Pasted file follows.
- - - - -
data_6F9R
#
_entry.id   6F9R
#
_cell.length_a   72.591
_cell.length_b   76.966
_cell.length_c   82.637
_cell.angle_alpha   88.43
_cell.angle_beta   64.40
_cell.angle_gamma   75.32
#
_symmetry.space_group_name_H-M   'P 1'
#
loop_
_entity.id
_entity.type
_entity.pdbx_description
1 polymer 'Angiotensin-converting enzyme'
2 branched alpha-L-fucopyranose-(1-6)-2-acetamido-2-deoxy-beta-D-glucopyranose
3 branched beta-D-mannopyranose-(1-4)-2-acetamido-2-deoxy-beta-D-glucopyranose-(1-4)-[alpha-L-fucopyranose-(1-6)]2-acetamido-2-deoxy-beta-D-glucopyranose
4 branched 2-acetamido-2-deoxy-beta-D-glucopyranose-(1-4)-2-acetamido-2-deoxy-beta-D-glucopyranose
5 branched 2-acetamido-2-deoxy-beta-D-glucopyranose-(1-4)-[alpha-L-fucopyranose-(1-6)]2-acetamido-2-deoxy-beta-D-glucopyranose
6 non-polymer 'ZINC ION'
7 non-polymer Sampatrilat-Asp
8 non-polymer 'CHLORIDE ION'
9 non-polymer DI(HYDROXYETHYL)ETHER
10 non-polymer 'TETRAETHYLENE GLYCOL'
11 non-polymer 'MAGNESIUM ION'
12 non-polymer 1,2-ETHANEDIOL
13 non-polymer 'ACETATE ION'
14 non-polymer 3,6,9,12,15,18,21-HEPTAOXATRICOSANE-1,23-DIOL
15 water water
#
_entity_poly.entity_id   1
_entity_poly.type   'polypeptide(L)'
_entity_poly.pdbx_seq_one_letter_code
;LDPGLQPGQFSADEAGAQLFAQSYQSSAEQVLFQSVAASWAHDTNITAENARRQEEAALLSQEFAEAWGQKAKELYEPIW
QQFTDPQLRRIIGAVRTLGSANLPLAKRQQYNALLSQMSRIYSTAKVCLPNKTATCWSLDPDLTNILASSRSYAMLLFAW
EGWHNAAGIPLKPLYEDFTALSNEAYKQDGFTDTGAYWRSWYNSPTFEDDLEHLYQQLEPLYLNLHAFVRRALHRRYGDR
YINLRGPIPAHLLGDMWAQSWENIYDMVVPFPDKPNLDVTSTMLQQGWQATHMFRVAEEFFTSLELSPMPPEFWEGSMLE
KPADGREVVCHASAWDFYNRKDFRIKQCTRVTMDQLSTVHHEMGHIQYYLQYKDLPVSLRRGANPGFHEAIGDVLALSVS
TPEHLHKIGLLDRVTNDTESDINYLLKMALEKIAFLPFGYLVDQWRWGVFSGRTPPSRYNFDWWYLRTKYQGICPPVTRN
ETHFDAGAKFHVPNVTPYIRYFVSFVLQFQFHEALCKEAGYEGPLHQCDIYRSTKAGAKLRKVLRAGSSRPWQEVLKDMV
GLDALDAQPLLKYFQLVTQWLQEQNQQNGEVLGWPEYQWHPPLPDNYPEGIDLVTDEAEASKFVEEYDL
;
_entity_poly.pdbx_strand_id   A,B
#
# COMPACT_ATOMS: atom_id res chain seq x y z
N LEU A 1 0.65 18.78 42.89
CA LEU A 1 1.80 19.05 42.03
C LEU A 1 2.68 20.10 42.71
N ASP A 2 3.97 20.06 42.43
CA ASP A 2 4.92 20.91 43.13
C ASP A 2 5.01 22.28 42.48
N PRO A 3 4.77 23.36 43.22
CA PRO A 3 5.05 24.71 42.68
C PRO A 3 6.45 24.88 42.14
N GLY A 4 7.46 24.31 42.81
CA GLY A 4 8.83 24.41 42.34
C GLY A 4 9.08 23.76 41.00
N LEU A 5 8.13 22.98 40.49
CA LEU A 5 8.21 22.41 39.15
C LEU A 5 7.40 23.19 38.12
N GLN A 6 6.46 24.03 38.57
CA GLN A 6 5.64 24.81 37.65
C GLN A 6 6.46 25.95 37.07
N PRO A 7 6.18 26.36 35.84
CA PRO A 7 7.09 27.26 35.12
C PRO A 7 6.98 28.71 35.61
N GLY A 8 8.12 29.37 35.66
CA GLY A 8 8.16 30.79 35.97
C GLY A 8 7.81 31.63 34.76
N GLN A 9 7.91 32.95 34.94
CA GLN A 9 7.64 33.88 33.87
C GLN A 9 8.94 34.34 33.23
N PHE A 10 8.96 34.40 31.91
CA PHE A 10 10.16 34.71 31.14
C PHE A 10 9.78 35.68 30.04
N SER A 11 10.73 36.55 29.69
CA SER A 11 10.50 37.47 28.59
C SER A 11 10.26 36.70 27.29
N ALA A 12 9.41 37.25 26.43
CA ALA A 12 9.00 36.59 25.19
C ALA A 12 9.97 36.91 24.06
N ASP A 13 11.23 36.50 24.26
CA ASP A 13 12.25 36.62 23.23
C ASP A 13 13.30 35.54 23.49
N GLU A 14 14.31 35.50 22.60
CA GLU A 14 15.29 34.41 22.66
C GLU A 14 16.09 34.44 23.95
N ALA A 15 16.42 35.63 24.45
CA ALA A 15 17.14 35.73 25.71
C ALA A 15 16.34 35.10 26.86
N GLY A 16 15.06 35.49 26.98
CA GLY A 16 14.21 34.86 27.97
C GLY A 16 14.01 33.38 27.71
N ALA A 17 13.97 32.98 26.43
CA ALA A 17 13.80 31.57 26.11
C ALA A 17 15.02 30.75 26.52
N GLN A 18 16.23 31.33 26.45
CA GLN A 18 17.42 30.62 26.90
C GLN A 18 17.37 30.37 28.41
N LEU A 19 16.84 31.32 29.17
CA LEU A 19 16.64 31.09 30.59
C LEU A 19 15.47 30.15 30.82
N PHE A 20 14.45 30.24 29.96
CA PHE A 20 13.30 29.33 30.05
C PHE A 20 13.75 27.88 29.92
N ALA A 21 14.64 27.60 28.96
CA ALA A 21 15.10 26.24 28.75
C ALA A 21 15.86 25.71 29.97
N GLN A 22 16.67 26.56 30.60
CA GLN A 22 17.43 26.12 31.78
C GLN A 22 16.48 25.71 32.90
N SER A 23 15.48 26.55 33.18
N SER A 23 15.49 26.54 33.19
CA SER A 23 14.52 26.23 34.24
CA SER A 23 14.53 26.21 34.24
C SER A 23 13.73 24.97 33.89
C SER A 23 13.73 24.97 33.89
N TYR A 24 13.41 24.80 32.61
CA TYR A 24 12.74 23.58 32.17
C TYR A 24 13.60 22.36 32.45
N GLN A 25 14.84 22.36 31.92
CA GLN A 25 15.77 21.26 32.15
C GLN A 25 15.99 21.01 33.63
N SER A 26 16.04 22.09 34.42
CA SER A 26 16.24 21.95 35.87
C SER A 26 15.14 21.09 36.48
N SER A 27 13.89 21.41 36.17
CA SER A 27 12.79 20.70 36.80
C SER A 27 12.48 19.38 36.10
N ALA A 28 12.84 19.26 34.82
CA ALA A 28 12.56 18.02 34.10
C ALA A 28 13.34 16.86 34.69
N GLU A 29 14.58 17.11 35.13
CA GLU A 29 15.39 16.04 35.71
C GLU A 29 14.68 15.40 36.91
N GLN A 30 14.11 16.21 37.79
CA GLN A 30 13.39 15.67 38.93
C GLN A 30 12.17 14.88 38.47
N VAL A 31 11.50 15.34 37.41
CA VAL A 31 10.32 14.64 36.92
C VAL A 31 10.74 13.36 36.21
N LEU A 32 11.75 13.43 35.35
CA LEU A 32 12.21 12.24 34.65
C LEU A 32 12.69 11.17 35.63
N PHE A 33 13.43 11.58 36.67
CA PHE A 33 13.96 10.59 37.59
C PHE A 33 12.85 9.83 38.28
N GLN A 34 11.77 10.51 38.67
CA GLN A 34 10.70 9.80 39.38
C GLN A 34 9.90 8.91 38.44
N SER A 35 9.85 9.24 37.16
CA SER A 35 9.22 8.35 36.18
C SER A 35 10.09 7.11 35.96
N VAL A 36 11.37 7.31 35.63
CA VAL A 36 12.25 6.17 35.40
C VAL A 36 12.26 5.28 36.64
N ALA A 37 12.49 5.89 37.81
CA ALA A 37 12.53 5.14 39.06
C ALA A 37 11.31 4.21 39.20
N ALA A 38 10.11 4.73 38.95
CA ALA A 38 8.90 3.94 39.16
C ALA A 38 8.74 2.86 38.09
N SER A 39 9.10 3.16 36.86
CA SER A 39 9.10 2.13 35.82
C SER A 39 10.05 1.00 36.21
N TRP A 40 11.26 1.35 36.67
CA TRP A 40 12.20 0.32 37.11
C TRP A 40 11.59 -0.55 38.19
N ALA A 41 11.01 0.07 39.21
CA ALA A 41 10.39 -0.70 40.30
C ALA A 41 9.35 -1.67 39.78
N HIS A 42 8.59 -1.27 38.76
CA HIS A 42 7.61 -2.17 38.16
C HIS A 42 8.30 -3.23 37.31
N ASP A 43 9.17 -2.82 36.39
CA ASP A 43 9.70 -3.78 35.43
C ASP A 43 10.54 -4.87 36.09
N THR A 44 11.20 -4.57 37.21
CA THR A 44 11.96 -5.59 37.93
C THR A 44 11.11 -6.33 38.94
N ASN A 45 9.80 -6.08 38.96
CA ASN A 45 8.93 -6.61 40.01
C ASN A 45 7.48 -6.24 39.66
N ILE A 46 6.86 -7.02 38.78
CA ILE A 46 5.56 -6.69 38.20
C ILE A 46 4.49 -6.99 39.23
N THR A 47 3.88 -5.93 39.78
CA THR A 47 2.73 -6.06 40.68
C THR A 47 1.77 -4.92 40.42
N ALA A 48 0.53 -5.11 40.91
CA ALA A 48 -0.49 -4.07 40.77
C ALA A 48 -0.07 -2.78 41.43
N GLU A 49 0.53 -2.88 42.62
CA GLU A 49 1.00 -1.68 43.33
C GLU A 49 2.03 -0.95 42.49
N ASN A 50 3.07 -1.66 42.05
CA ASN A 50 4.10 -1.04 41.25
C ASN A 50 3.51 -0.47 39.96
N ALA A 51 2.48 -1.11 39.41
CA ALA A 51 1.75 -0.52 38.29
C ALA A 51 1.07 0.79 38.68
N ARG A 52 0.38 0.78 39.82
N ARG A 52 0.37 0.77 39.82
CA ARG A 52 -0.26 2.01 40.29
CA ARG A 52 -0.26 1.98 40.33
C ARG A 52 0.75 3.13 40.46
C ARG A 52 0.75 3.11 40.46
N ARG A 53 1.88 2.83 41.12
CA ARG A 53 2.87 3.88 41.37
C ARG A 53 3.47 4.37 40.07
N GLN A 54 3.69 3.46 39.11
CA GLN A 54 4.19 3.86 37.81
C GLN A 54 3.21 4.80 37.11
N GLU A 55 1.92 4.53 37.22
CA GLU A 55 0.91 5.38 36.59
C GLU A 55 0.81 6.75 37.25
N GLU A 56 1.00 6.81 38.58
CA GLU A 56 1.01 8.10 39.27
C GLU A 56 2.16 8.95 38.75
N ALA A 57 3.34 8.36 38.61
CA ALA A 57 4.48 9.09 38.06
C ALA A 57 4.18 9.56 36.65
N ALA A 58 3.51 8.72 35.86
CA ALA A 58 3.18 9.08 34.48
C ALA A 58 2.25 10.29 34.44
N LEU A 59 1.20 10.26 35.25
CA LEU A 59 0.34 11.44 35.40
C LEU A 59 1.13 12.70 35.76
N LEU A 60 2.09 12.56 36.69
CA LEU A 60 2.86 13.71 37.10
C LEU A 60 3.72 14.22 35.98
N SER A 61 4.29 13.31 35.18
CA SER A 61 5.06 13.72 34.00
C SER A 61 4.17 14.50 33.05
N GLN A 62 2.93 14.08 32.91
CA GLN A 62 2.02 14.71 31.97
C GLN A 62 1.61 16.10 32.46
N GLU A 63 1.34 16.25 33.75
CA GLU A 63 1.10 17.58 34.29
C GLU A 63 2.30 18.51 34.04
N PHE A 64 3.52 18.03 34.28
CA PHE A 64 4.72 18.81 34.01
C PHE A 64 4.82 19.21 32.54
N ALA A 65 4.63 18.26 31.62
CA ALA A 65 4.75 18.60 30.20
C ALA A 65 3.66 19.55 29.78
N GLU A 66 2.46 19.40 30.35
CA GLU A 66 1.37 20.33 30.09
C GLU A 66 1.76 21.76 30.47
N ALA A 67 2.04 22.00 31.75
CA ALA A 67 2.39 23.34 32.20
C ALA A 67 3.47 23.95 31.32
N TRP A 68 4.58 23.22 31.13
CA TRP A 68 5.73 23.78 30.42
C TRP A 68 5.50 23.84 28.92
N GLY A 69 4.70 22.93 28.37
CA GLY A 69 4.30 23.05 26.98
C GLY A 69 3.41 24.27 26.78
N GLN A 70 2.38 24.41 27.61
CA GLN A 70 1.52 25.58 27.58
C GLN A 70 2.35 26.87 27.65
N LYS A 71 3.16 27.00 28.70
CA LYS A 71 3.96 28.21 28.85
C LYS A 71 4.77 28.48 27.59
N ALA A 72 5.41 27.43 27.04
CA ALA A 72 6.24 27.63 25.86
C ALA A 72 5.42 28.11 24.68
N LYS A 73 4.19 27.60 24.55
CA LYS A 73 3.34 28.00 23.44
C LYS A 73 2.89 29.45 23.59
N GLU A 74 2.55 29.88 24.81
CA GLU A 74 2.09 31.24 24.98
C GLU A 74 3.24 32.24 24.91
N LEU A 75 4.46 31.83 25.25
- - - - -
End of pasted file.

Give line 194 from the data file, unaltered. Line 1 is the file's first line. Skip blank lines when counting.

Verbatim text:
CA ALA A 48 -0.49 -4.07 40.77